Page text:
3 Ways That Ads Use Your Gender to Get Your CashLifestyle The List
If you find yourself watching a commercial for a product and suddenly feel the need to buy it, you might have just been swindled by marketers' sneaky tricks. Advertisers play to how marketing research says your gender likes to be sold to. So, Jimmy Rhoades sat down with marketing expert Ali Craig to see just how marketers use your gender to get you to buy their stuff – and what you should look out for so you don't get duped.
1. The John Wayne Effect
This is how advertisers used to think – If you've ever watched any stand up comedian, ever, you'll know that it's commonly thought that dudes don't like to do a lot of talking. They want the facts, as quickly and efficiently as possible. So, marketers used to advertise to men with short phrases and strong images that dudes will process with ease.
When it came to women, though, who stand up comedians like to say have a lot of "emotions", advertising was about the story – how the product they're selling "knows how things go" in their lives and understands what they go through every day, emphasizing how their product "gets them" and believes what they believe.
2. The Feminization of Male Brands
Now that society is changing and we know that women sometimes don't like to talk and men sometimes want to hear how a product "gets" them too, marketing approaches are changing as well. Now, when marketing women-centric products that once had a lot of flowery messages, brands are, instead, using more direct language because female consumers are tired of the assumption that they need "fluff and feeling". Ads aimed at women still keep a bit of understanding fluff in there, but they don't whack ladies over the head with it via a bouquet of flowers and a lot of glitter anymore.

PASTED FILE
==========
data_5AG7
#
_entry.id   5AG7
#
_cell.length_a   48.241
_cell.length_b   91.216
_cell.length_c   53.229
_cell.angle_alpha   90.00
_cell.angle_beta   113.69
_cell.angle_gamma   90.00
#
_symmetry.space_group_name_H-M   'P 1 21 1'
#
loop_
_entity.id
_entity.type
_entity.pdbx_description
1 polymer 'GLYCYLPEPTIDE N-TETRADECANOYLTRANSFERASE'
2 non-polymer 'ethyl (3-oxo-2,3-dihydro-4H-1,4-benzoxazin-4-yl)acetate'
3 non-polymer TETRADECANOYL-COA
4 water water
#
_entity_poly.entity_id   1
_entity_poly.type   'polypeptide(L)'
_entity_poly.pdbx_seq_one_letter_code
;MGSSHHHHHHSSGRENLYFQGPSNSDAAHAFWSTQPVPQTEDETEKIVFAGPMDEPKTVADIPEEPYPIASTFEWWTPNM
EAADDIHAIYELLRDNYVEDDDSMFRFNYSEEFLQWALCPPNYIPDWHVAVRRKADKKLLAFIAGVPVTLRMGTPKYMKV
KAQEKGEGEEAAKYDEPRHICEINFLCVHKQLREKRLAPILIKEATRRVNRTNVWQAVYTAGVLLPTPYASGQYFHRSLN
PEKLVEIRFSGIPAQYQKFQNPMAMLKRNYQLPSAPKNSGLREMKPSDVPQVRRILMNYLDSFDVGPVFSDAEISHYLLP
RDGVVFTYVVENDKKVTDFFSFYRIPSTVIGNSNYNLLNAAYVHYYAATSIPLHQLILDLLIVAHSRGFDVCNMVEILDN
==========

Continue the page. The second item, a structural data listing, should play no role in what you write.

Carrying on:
3. The Masculinization of Female Brands
On the flip side, brands are also figuring out that men and women's common interests don't have to be marketed in old fashioned ways. That's why you see men's fashion ads feature brawny dudes and see magazines with guys' favorite brawny celebs, donned in stylish threads. Advertisers are playing to the fact that men want to be suave and sophisticated too, but they might not want to pay for it, if it makes them seem "feminine". So, advertisers use those hulky heroes to show guys that it's cool to look good – and it's been working.
Do you find yourself easily swayed by ads and sponsorships or are you more skeptical of the way advertisers try to sell to you? Tell us on our Facebook page, @TheListShowTV.